Sauce Louis and chicken divan recipes bring a touch of retro cooking

A short tour of retro cooking here, which might be just the thing if you’re in search of comfort food.

‘Tis the season for Dungeness crab, our country’s most popular crabmeat. The origins of the recipe for Crab Louie (sometimes Louis) are unclear, although most sources say it came from our West Coast. No surprise there, as California and the Pacific Northwest are the richest sources in the United States for Dungeness.

The Olympic Club in Seattle, Wash., claimed provenance beginning in 1904 with a story that the visiting tenor Enrico Caruso ordered it off the menu so often during his tour there that no crab was left in the pantry.

Two slightly later origin stories, both dated 1914, place its invention at Solari’s restaurant in San Francisco or by Louis Davenport, owner of the Davenport Hotel in Spokane, Wash.

No matter its beginnings, the salad called Crab Louie always is to end up including lettuce, crabmeat, halved hard-cooked eggs, cold poached asparagus spears and tomato, all slathered with Louie (sometimes Louis) sauce, a sort of savory Thousand Island salad dressing.

When researching the origins of Crab Louie, I thought often of my mother’s recipe for her “Sauce Louis” which gave me my first definition of the color pink. And some of my first kitchen tears: I remember grating the onion half on the small holes of the box grater to come up with the requisite two tablespoons of “onion juice.”

Being Belgian, she constructed a faux-Crab Louis salad on which to slather her Sauce Louis that was centered around shrimp rather than crab. (With celery instead of asparagus and the whole Lilly Pulitzer, pink-and-green thing topped with some black olives.)

Sauce Louis occasioned research on the origins of Chicken Divan, another favorite of my mom and as comfortable a food as we kids can remember. This is really retro food, folks. But make a big casserole of Chicken Divan right now, in the middle of this so-alone time.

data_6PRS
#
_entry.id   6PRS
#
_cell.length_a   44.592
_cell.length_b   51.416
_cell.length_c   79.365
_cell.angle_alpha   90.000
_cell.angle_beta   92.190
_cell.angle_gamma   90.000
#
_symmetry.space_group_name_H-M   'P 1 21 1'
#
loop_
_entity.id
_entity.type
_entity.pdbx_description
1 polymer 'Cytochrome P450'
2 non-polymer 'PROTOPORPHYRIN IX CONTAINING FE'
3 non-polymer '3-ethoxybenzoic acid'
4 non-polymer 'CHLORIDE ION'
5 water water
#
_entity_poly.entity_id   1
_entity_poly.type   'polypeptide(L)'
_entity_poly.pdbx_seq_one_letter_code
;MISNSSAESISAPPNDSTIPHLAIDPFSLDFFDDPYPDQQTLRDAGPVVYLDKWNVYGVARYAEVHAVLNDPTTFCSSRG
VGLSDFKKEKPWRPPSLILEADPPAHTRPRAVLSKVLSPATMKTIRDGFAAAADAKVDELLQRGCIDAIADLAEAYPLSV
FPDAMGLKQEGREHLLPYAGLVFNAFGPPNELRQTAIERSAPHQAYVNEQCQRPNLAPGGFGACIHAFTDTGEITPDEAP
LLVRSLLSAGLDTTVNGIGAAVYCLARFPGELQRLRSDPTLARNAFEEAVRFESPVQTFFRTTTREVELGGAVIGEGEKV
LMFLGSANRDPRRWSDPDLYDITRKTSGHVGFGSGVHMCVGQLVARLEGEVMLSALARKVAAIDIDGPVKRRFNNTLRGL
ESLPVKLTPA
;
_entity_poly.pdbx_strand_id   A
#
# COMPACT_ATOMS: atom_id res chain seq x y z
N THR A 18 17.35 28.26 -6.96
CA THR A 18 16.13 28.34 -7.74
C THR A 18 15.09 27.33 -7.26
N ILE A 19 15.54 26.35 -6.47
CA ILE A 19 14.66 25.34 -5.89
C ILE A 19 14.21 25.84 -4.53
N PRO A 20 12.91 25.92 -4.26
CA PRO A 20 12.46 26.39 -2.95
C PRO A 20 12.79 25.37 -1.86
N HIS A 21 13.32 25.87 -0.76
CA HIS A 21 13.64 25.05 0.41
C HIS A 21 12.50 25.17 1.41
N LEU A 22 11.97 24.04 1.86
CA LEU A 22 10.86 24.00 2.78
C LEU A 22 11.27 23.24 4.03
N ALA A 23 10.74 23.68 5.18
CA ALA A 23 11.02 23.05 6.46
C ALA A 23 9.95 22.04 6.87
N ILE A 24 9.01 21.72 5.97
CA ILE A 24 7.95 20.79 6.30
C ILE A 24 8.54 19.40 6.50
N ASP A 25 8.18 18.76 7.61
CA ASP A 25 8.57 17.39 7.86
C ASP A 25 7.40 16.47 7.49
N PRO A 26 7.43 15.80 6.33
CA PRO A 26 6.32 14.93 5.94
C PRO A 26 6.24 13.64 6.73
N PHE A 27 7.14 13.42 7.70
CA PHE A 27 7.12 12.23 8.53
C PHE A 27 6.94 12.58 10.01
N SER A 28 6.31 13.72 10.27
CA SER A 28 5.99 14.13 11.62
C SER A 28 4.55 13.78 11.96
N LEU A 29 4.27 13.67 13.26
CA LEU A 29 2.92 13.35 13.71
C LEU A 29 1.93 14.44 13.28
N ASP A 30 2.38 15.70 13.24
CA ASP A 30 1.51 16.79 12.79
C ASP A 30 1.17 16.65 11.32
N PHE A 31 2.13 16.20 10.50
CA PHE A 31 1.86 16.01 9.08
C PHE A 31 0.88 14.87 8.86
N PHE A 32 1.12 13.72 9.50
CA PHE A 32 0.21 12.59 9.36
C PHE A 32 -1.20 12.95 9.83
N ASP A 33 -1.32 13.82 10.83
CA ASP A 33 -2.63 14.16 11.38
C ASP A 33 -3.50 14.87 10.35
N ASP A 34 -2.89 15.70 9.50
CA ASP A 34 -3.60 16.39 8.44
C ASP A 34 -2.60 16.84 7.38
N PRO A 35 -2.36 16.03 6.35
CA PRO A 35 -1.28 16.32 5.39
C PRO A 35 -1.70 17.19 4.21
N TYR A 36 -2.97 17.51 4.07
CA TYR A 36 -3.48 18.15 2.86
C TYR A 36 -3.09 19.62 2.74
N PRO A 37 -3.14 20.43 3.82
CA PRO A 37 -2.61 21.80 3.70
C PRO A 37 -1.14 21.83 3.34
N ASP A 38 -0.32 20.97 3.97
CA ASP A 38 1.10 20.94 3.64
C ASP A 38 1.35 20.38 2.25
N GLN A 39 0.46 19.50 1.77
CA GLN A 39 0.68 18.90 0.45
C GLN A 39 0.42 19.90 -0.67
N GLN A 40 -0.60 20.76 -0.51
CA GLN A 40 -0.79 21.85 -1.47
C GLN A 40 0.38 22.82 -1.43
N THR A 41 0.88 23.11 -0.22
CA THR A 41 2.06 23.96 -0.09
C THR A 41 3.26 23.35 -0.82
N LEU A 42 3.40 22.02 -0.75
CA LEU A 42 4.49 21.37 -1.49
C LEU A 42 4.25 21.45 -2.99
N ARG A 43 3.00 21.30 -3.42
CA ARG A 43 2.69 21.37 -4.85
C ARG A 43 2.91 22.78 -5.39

Where Chicken Divan got its name, very few seem to be certain. Fact-checking doesn’t make sense when one source, for example, proffers the idea that this simplest, gooiest, most down-home of home cookings is named after the “divan,” or the French word for an Arab sultan’s chambers, hence “a great hall or meeting place,” hence the “reclining couch” therein. Pish posh.

The original recipe may likely have sprung from the hands of a home cook, a Mrs. Fletcher, who won a recipe-writing contest held in 1955 by the Divan Parisien Restaurant at the Chatham Hotel in New York City. Prize money: $5. (About $50 dollars today. Still, woo-hoo.)

Anyway, for all of the 1950s and 1960s, Chicken Divan was a runaway buffet blowout at parties and family gatherings all over the United States. This, I know.

It also was one of my mother’s great soothings to those in need of comfort and care. I remember schlepping casseroles of it over to nearly any mom of our acquaintance who had just come home from the hospital with a new child. Because we were Roman Catholic, this seemed to occur weekly.

Sauce Louis

Makes a bit less than 2 cups. From Madeleine St. John.


  • 1 cup mayonnaise
  • 1/4 cup chile sauce (NOT ketchup)
  • 2 tablespoons grated onion juice
  • 1 cup whipping cream, whipped into soft peaks
  • A few drops of lemon juice, to taste


Combine all ingredients together and refrigerate until serving time.

Totally Retro Chicken Divan

I’ve constructed my mother’s recipe as best as I can remember, having watched it being made dozens of times. In alternatives to the classic recipe, she did not make a base of béchamel or Mornay sauce, nor use only grated “Parmesan” cheese. In classic 1950s fashion, she used cream of mushroom soup and grated cheddar cheese.

Also as a turn on the classic recipe, she added cooked rice to stretch it and give it more heft. It’s best if the broccoli and rice are prepared just underdone because they will spend some additional time cooking. Makes 1 large casserole; serves 6-8.


  • 4 cups cooked broccoli florets (steamed fresh or cooked frozen)
  • 4 cups cooked boneless chicken breast, large dice or shredded
  • 4 cups cooked white rice
  • 1 can cream of mushroom soup
  • 1/2 cup mayonnaise
  • 1/2 cup sour cream
  • 1 1/2 cups shredded cheddar cheese (the orange kind)


Lavishly butter a 9×13 baking dish. In a large bowl, mix together the broccoli, chicken and rice. Heat the mushroom soup with the mayonnaise and sour cream, stirring, until you make of it a sauce.

Put the chicken, broccoli and rice mixture in the baking dish and pour over it the sauce, nudging the sauce down into the other ingredients. Coat the top evenly with the shredded cheese. Bake in a preheated 350 degree oven for 30 minutes or until the cheese begins to bubble.

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